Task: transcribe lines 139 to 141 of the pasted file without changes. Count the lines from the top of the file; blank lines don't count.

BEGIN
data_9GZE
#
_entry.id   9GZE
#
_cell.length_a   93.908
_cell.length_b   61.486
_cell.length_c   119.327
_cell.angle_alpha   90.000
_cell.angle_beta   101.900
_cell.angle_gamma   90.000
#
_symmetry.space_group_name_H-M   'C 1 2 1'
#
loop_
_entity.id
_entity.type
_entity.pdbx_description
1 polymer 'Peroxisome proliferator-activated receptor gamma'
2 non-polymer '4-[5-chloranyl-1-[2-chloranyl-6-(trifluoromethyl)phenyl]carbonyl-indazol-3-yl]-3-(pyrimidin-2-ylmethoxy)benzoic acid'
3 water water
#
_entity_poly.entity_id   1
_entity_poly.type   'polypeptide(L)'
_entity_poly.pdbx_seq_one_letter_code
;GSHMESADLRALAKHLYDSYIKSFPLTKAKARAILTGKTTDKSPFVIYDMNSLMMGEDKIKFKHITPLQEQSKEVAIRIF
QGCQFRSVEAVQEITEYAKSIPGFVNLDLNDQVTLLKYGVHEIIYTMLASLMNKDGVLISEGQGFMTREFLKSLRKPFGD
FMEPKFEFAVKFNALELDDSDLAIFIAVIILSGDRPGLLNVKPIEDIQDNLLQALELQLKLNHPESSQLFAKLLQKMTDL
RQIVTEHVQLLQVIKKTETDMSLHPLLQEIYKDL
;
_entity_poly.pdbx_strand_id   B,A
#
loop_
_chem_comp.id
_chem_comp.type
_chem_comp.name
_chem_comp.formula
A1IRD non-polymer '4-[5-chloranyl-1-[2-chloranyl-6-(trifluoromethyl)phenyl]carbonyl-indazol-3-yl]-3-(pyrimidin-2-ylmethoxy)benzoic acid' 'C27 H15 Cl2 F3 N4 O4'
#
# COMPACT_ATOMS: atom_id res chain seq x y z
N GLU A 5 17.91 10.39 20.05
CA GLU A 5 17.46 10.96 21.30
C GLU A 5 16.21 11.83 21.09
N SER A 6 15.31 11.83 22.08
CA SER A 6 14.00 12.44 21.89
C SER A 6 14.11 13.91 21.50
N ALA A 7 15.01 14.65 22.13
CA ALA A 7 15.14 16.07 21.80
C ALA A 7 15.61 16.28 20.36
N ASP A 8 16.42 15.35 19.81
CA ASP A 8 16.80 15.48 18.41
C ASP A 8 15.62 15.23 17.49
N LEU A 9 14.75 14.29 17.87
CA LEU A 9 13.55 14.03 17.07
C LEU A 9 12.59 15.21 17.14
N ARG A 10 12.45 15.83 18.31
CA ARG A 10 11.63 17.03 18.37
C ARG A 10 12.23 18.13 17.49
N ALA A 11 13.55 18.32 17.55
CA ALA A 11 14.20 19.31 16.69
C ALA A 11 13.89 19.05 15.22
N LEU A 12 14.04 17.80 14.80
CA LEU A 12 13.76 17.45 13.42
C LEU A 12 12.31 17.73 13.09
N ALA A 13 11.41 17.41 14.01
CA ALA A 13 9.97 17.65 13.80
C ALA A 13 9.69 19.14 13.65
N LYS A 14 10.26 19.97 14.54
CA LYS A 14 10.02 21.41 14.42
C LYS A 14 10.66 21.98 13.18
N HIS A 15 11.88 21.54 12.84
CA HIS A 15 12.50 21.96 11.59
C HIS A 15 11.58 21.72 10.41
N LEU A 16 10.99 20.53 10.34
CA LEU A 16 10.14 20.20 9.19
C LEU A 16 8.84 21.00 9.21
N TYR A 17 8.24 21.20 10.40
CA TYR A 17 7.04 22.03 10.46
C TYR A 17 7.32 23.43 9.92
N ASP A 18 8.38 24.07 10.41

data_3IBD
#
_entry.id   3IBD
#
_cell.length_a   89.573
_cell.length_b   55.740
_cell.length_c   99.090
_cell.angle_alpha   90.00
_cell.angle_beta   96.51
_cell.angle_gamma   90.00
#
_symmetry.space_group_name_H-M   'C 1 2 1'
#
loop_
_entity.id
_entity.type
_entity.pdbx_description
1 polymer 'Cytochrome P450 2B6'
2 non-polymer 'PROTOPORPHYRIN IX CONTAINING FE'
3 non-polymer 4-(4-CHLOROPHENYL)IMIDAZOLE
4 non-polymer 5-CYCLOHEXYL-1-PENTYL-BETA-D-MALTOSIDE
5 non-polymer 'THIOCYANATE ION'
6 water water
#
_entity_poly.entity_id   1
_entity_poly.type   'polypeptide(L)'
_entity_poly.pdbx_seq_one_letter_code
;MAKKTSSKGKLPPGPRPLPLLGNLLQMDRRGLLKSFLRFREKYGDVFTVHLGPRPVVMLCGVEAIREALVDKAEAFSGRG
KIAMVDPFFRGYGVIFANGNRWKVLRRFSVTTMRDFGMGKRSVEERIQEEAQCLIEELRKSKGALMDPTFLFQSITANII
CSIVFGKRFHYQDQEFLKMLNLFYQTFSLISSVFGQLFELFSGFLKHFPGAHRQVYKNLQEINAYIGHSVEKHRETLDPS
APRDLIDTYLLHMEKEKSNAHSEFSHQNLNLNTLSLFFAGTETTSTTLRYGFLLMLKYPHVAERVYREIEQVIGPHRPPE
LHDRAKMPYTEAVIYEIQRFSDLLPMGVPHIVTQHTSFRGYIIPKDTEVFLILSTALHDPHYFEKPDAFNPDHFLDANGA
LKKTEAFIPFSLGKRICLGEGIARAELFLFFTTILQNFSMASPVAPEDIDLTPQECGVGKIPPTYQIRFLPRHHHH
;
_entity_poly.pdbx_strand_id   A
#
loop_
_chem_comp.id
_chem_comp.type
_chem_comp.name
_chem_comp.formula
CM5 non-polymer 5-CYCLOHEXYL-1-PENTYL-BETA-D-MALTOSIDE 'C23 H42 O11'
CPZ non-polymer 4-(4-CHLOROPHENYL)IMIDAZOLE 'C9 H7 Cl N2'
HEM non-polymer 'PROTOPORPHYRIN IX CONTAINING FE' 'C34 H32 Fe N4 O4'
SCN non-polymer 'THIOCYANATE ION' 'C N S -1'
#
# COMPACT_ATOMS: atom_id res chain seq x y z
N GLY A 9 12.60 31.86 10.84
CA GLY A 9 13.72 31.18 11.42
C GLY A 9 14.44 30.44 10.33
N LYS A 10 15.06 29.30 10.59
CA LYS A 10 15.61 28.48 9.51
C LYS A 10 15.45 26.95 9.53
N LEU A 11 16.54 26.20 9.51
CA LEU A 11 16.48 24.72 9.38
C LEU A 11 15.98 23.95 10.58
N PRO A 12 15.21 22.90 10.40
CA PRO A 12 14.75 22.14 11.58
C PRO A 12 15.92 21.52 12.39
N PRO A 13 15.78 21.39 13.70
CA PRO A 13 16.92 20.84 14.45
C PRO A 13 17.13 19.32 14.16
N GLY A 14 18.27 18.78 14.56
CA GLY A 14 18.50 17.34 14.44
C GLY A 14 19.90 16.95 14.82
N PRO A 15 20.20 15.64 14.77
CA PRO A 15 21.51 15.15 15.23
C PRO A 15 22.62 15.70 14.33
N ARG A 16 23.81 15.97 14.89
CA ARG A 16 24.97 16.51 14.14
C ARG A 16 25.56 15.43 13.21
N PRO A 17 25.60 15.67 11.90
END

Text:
N PRO A 13 15.78 21.39 13.70
CA PRO A 13 16.92 20.84 14.45
C PRO A 13 17.13 19.32 14.16